The winners of the Mayor's Celebration of the Arts Gala are:
• Lifetime Achievement Award – Michael Lazar
• Youth Artist – Luc Tellier
• Excellence in Arts Teaching – Dixie Orriss
• Emerging Artist – Daniel Evans
• Established Artist – Peg McPherson
• Community Arts Group – St. Albert Cultivates the Arts Society
• Arts Leadership – Carol Watamaniuk
The final tally is in for the fourth annual Mayor’s Celebration of the Arts with St. Albert visual artists scooping up nearly half the trophies.
As a public event, the three-hour celebration held at the Arden Theatre last Friday combined a dash of glamour with an intimate, homespun quality that only a carefully calibrated community event can produce.
A pre-show in Progress Hall prior to the award ceremony set the stage for a revamped look and vibe.
A reception catered by three local high schools was arranged along one wall. The Bellerose, St. Albert Catholic and Paul Kane foods students rolled up their sleeves and popped on chef’s hats to create a savoury buffet of beef on a bun, several appetizers, fruit sorbet and crème brûlée.
As patrons munched at the preshow reception, three visual artists – Rick Rogers, Valerie Harbig and David Scott – were commandeered to battle the clock in the first ever Art Slam.
Standing in the centre of Progress Hall under a rack of spotlights, the artists furiously painted for 45 minutes while patrons bid on their works in a silent auction. The three paintings generated about $1,025.
“It’s crazy. It’s 45 minutes of starting terror and then you go with the flow. Thank God there’s music,” said Rogers, pointing to DJ Jaycie Jayce playing multi-generational top 40.
Hosts and entertainment
The award showcase began with hosts Ted Dykstra as the straight man and comic relief Kelly Aisenstat kibitzing, which naturally led to a few eye rolls from Dykstra.
It wasn’t edgy or sophisticated comedy – at times the shtick was clunky, at times hilariously funny.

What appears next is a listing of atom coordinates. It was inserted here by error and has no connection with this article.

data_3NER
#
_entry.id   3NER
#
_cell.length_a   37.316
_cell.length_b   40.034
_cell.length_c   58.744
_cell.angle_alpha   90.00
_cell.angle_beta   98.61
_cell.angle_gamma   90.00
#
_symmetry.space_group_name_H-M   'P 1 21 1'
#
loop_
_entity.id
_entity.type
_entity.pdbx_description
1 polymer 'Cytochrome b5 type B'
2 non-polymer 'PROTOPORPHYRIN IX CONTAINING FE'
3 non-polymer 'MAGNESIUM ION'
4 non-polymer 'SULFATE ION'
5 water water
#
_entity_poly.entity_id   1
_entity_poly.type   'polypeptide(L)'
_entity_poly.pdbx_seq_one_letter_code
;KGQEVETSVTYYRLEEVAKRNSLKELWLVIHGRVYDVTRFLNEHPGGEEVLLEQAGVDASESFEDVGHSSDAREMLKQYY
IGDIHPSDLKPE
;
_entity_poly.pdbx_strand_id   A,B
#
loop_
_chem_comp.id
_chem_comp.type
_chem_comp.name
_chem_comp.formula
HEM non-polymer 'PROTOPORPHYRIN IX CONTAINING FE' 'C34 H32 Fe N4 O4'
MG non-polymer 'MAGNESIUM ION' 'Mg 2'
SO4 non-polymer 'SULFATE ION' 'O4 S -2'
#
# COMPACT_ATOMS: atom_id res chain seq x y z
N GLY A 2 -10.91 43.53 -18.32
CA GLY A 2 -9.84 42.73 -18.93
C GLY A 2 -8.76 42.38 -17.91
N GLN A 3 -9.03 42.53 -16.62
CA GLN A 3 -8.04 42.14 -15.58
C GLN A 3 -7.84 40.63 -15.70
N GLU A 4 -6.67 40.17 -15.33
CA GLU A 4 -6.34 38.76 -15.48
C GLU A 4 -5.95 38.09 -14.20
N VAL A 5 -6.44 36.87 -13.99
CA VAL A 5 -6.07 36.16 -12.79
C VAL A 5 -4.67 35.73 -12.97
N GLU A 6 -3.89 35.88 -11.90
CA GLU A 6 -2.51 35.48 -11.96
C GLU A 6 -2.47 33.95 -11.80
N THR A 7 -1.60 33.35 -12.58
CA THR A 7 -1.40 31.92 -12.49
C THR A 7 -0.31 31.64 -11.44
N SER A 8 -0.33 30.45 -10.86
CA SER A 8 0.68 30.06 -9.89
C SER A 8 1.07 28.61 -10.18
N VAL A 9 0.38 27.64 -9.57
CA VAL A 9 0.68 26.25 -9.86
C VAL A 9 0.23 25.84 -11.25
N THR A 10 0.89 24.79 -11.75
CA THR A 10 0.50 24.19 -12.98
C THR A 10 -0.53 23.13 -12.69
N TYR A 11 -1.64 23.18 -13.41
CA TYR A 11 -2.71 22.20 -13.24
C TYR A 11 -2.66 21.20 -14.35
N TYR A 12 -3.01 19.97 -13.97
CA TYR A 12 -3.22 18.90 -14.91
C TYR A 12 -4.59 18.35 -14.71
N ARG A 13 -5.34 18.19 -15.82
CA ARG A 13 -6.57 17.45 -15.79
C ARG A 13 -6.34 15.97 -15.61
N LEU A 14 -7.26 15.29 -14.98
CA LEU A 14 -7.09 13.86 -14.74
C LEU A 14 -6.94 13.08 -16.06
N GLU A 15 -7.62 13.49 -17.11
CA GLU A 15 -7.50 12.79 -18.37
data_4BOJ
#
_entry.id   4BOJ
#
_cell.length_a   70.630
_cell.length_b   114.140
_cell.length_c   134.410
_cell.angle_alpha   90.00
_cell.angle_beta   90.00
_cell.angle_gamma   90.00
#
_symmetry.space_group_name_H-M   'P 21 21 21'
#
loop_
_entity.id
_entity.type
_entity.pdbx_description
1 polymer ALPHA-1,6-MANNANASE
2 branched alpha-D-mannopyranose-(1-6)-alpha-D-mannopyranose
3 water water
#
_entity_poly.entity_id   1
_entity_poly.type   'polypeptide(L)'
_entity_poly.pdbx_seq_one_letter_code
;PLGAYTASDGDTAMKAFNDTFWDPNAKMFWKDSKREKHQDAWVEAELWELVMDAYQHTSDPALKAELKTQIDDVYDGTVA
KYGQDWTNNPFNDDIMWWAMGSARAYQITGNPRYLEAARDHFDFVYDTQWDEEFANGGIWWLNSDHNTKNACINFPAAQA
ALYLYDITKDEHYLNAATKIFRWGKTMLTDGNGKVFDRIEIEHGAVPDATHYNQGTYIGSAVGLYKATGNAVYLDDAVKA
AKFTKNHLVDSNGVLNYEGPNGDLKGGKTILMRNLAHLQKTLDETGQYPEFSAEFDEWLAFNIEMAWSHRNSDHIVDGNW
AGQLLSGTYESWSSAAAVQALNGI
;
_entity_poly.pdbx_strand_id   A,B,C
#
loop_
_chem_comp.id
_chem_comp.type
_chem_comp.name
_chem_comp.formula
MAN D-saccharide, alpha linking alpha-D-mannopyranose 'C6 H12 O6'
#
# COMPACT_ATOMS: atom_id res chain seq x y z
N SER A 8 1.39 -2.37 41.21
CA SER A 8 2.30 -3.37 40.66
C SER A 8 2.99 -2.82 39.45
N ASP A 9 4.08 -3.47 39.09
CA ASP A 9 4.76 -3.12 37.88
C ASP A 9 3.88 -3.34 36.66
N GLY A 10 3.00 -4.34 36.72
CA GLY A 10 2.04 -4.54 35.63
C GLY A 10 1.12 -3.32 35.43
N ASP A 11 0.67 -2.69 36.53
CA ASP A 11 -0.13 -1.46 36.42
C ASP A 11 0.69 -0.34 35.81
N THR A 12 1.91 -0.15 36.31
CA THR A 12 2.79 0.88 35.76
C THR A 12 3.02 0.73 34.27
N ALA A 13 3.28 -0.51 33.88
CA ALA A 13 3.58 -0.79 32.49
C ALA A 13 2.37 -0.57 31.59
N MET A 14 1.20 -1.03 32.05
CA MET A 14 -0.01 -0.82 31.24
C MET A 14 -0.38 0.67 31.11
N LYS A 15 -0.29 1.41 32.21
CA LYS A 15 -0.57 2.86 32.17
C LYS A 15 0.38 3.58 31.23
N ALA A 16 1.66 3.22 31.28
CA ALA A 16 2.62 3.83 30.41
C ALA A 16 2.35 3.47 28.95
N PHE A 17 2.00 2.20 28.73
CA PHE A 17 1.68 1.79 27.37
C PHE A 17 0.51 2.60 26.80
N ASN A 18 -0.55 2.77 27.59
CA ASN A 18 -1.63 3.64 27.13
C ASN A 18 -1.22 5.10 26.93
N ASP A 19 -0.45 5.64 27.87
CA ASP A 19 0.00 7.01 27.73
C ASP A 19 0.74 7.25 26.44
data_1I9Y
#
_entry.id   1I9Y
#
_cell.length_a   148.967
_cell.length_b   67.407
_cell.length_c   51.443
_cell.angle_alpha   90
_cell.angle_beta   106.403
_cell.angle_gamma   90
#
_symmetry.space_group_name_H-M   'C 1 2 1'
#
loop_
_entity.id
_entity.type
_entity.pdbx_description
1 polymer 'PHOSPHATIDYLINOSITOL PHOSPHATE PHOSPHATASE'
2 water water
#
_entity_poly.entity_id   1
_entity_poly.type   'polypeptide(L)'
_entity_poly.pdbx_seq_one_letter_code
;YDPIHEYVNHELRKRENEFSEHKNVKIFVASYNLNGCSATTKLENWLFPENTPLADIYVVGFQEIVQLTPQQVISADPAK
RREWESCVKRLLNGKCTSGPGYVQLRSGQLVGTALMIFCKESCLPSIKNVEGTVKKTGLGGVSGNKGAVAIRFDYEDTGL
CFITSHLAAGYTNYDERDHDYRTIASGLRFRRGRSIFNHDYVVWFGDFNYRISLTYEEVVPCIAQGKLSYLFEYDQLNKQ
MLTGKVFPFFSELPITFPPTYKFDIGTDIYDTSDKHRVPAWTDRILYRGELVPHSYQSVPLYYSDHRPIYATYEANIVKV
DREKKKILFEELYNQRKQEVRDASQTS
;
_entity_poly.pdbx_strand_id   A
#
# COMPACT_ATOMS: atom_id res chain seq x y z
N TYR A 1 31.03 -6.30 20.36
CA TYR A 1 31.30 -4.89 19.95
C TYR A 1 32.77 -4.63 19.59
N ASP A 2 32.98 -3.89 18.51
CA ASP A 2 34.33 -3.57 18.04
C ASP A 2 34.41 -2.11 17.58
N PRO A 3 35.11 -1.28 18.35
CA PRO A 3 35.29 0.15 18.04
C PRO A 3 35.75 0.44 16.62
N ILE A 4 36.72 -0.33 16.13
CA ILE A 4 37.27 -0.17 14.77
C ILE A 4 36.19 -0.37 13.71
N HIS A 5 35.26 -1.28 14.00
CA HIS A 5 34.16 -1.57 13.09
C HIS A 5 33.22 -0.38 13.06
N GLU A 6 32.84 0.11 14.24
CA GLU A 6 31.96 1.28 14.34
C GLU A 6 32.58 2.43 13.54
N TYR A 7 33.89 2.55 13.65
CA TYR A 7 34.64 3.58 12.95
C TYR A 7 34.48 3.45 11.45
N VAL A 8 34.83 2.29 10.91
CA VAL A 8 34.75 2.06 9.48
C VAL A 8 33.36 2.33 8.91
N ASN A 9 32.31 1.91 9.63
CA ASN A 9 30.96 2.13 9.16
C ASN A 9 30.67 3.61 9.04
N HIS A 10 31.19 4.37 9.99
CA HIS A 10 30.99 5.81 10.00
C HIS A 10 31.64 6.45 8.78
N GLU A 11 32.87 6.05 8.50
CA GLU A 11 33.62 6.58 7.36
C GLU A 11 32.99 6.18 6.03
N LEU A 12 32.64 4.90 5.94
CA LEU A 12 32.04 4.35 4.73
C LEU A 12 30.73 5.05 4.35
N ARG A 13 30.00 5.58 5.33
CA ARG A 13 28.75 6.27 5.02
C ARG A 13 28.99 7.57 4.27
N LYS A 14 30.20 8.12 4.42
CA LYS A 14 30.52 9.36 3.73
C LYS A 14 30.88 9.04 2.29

The set was a 1940s radio station and the script called for a constant stream of Groucho Marx-styled groaners. Example: Dykstra asks Aisenstat about his success as a sculptor. Aisenstat replies, “Sculpting never appealed to the ladies. They just think I’m a chiseler.”
A raft of entertainment was programmed, with Paige Tirs performing a brisk, yet whimsical tap dance while feeding into pianist Jan Randall’s improvised notes.
Pop-folk singer-songwriter Doug Hoyer performed three effervescent songs and Mission Hill spoken word artist Troy Sherdahl took patrons on a fleeting image-based trip to Seven Hills and pigeons nesting around the Perron area.
Four actors from Three Form Theatre also sat at microphones and played out Pat Novak For Hire, a script about a hard-boiled private eye who commits a murder after meeting a beautiful, mysterious dame. A few times, the script appeared to lose focus and probably could have been shortened.
The audience rose in a standing ovation for classical guitar maker Michael Lazar as he accepted the Lifetime Achievement Award.
Unlike televised award shows, the mayor’s awards have a tradition of ushering recipients offstage with a quick handshake after receiving their award and recipients are discouraged from vocalizing their thank yous.
The following day Lazar replied without hesitation when asked what he would have said had he been given a few minutes.
“I would have thanked the mayor and all the people who put all this together. I feel it’s a tremendous honour. I think I would express my appreciation for the city of St. Albert which is where I met my love Gaylene and raised my son Tyler, my pride and joy, and built my luthier job which is my passion.”
St. Albert Children’s Theatre alumnus Luc Tellier accepted the Youth Artist Award and St. Albert Cultivates the Arts Society, responsible for StArts Fest, was awarded the Community Arts Group Award.
Nobody seemed surprised that former councillor Carol Watamaniuk won the Arts Leadership Award for her decades-long crusade of encouraging arts development.
Visual artist Dixie Orriss, owner of Pygmalion School of Fine Art, earned the Excellence in Arts Teaching Award, and founder of St. Albert’s Visual Arts Guild Peg McPherson was recognized for her art practice in St. Albert and beyond.
Visual artist Daniel Evans, a first-time nominee, was cited for the Emerging Artist Award. This category was the tightest race with 10 nominees, including Neda Yamach, a principal violinist with Edmonton Symphony and two-time performer at Carnegie Hall.
“I didn’t go into it with any expectations. I wasn’t nervous. I just came to see what would happen,” said Evans. “But I’m pleased I received it especially for doing things that are a part of this community and its history.”
The evening closed with a surprise as Mayor Nolan Crouse presented Dykstra with a golden key to the city. Without missing a beat, Dykstra quipped, “Don’t be alarmed when I come into your house.”
And as part of the grand finale, the multi-talented Dykstra sat down at the grand piano and belted out the iconic Jerry Lee Lewis hit Great Balls of Fire from his hit musical Fire.
As people filed out of the Arden hall into the lobby, hugs and kisses were de rigueur. Event chair Mark Moran, who spent a large part of the evening welcoming people and shaking hands said, “The evening went so well. It was such a grand showcase of what people can do. It went exactly how we planned and everyone enjoyed the format.”